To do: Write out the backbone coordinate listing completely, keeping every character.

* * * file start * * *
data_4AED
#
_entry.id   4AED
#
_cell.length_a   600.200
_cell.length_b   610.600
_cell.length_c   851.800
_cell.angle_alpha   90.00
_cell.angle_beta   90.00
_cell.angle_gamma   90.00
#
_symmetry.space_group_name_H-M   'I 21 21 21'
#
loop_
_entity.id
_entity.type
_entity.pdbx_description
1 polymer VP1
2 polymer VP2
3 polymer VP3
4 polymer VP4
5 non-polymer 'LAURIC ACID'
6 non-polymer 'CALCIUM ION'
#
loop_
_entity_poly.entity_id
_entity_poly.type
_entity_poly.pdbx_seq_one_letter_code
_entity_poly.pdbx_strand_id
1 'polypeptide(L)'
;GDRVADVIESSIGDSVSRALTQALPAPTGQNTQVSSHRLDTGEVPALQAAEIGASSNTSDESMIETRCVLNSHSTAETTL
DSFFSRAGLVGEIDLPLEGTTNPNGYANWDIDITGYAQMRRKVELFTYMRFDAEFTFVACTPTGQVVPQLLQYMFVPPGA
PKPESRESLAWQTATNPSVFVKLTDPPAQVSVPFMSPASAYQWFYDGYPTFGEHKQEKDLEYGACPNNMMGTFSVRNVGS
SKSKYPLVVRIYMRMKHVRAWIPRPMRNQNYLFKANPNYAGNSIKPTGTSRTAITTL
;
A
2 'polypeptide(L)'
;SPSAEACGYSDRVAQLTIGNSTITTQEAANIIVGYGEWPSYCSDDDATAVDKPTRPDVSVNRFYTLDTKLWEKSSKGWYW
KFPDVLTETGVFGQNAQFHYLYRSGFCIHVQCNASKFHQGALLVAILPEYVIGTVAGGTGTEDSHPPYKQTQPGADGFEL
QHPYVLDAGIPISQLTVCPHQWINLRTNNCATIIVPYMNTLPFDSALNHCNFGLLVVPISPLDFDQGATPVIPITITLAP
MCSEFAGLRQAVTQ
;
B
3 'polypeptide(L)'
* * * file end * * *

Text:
data_4AED
#
_entry.id   4AED
#
_cell.length_a   600.200
_cell.length_b   610.600
_cell.length_c   851.800
_cell.angle_alpha   90.00
_cell.angle_beta   90.00
_cell.angle_gamma   90.00
#
_symmetry.space_group_name_H-M   'I 21 21 21'
#
loop_
_entity.id
_entity.type
_entity.pdbx_description
1 polymer VP1
2 polymer VP2
3 polymer VP3
4 polymer VP4
5 non-polymer 'LAURIC ACID'
6 non-polymer 'CALCIUM ION'
#
loop_
_entity_poly.entity_id
_entity_poly.type
_entity_poly.pdbx_seq_one_letter_code
_entity_poly.pdbx_strand_id
1 'polypeptide(L)'
;GDRVADVIESSIGDSVSRALTQALPAPTGQNTQVSSHRLDTGEVPALQAAEIGASSNTSDESMIETRCVLNSHSTAETTL
DSFFSRAGLVGEIDLPLEGTTNPNGYANWDIDITGYAQMRRKVELFTYMRFDAEFTFVACTPTGQVVPQLLQYMFVPPGA
PKPESRESLAWQTATNPSVFVKLTDPPAQVSVPFMSPASAYQWFYDGYPTFGEHKQEKDLEYGACPNNMMGTFSVRNVGS
SKSKYPLVVRIYMRMKHVRAWIPRPMRNQNYLFKANPNYAGNSIKPTGTSRTAITTL
;
A
2 'polypeptide(L)'
;SPSAEACGYSDRVAQLTIGNSTITTQEAANIIVGYGEWPSYCSDDDATAVDKPTRPDVSVNRFYTLDTKLWEKSSKGWYW
KFPDVLTETGVFGQNAQFHYLYRSGFCIHVQCNASKFHQGALLVAILPEYVIGTVAGGTGTEDSHPPYKQTQPGADGFEL
QHPYVLDAGIPISQLTVCPHQWINLRTNNCATIIVPYMNTLPFDSALNHCNFGLLVVPISPLDFDQGATPVIPITITLAP
MCSEFAGLRQAVTQ
;
B
3 'polypeptide(L)'